Poets have been mysteriously silent on the subject of cheese. Virgil, if I remember right, refers to it several times, but with too much Roman restraint. He does not let himself go on cheese. The only other poet that I can think of just now who seems to have had some sensibility on the point was the nameless author of the nursery rhyme which says: `If all the trees were bread and cheese' - which is indeed a rich and gigantic vision of the higher gluttony. If all the trees were bread and cheese there would be considerable deforestation in any part of England where I was living.
- G.K. Chesterton
Paul Claudel says somewhere, "Celui qui admire n'a jamais tort" (He who admires is never wrong). I like thinking about this sentence, so hopelessly out-of-date and so easily subject to revision. In a fundamental way, though, it tells us that in a spiritual sense, admiration and enthusiasm are far higher than criticism, sarcasm, a purely ironic stance. In English they call it debunking; we call it demystification, and it's the very air that newspapers and most books breathe.
- Adam Zagajewski
I would always sympathize with anyone who says . . . that he can't put up with Hamlet at all. But I am afraid it is within hail of the more painful question whether you can put up with yourself and the race of man.
- William Empson
The apple was the greatest pleasure the Garden had to offer . . . Without the forbidden fruit, the place would have been a prison. One requirement of a paradise is that you can leave it when you've had enough.
- Hans Magnus Enzensberger
Literary experience heals the wound, without undermining the privilege, of individuality. There are mass emotions which heal the wound; but they destroy the privilege. In them our separate selves are pooled and we sink back into sub-individuality. But in reading great literature I become a thousand men and yet remain myself. Like a night sky in the Greek poem, I see with a myriad eyes, but it is still I who see. Here, as in worship, in love, in moral action, and in knowing, I transcend myself; and am never more myself than when I do.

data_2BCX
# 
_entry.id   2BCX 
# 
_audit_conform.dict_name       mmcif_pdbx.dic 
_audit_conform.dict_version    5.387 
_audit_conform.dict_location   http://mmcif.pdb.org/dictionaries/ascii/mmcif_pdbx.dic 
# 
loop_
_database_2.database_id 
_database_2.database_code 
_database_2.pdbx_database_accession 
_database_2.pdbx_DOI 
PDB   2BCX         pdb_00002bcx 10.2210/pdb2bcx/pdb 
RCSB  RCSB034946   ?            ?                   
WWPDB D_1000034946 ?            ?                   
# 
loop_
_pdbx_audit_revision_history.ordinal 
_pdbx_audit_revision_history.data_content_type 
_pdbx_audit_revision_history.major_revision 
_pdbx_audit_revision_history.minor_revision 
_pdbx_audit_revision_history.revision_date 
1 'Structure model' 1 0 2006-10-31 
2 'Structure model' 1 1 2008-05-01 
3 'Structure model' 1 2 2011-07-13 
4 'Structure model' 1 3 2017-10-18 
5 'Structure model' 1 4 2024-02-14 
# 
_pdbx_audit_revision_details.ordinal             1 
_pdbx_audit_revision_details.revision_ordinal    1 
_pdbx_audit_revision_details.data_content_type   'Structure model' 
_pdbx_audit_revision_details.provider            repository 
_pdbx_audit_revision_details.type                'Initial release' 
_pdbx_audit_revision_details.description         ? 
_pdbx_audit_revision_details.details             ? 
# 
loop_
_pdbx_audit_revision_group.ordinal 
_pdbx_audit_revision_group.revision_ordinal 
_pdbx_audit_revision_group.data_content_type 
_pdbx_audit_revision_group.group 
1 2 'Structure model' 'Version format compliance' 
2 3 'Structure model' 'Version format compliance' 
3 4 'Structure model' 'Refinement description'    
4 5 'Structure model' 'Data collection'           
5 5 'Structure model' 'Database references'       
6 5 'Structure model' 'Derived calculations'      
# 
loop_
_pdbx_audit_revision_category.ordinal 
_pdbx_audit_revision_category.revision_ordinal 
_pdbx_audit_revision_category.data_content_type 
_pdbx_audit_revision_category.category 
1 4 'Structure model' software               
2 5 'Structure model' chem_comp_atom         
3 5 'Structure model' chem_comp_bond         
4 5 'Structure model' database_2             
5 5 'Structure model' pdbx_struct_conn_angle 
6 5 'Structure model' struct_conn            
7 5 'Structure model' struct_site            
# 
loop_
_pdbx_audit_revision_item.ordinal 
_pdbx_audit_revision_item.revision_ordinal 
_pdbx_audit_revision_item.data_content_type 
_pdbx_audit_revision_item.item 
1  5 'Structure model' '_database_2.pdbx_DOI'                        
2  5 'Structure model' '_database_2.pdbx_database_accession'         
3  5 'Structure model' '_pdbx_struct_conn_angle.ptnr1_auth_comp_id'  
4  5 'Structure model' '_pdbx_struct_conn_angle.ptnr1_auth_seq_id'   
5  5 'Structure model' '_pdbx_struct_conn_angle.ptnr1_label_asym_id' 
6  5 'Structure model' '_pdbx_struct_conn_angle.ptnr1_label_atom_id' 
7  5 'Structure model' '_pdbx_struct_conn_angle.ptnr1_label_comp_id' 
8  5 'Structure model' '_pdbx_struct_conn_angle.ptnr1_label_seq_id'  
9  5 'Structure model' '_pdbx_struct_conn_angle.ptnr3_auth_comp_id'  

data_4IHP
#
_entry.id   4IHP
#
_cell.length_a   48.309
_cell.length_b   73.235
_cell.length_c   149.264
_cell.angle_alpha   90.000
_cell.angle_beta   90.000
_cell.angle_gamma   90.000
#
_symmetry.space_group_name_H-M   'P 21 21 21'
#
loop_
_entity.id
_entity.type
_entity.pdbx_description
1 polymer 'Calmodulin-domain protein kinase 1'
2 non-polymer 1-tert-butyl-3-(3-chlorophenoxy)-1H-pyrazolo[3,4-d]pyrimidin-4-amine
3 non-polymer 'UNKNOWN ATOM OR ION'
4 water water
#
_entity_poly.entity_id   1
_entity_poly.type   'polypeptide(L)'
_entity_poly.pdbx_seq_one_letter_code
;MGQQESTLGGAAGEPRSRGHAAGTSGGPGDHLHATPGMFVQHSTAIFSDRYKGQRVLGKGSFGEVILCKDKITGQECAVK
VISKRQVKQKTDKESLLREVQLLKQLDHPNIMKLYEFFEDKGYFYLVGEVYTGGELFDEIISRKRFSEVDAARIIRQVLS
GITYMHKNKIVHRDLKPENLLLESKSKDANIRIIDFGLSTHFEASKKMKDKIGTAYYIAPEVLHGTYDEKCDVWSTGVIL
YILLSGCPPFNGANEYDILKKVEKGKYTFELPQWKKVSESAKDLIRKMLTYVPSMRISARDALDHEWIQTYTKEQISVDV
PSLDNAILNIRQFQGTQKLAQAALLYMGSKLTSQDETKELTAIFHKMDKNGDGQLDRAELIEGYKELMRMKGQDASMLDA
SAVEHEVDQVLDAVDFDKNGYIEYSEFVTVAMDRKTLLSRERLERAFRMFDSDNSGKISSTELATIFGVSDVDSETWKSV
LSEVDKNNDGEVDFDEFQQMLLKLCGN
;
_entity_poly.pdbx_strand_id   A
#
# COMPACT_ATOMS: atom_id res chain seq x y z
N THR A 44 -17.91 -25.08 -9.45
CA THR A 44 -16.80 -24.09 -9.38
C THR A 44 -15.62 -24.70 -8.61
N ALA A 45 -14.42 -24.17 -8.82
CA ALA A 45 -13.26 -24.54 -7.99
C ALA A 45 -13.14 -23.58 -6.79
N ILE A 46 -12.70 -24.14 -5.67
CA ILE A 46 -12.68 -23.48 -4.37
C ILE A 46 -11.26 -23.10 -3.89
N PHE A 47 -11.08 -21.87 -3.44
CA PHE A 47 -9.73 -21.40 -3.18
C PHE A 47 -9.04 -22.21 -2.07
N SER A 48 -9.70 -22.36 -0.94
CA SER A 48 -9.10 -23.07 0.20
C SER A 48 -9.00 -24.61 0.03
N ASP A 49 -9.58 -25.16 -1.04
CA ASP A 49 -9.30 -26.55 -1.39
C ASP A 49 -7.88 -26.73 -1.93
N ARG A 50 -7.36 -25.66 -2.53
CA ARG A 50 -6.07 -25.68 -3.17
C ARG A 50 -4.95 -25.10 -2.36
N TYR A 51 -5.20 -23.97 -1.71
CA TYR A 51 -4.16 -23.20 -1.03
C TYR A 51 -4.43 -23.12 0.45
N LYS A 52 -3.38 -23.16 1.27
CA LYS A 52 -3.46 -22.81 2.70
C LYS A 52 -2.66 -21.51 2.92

- C.S. Lewis
Wine is one of the most civilized things in the world and one of the natural things of the world that has been brought to the greatest perfection, and it offers a greater range of enjoyment and appreciation than, possibly, any other purely sensory thing that may be purchased.
One can learn about wines and pursue the education of one’s palate with great enjoyment, all of a lifetime, the palate becoming more educated and capable of appreciation and you having constantly increasing enjoyment and appreciation of wine, even though the kidneys may weaken, the big toe become painful, the finger joints stiffen, until finally, just when you love it the most, you are finally forbidden wine entirely.
Just as the eye, which is only a good healthy instrument to start with, becomes, even though it is no longer so strong and is weakened and worn by excesses, capable of transmitting constantly greater enjoyment to the brain, because of the knowledge or ability to see, that it has acquired.
Our bodies all wear out in some way and we die, and I would rather have a palate that will give me the pleasure of enjoying completely a Chateau Margaux or a Haut Brion, even though excesses indulged in, in the acquiring of it, have brought a liver that will not allow me to drink Richebourg, Corton or Chambertin, than to have the corrugated iron internals of my boyhood when all red wines were bitter except port and drinking was the process of getting down enough of anything to make you feel reckless.
The thing of course, is to avoid having to give up wine entirely, just as, with the eye, it is to avoid going blind. But there seems to be much luck in all these things and no man can avoid death by honest effort, nor say what use any part of his body will bear, until he tries it.
Wise: "there seems to be much luck in all these things and no man can avoid death by honest effort."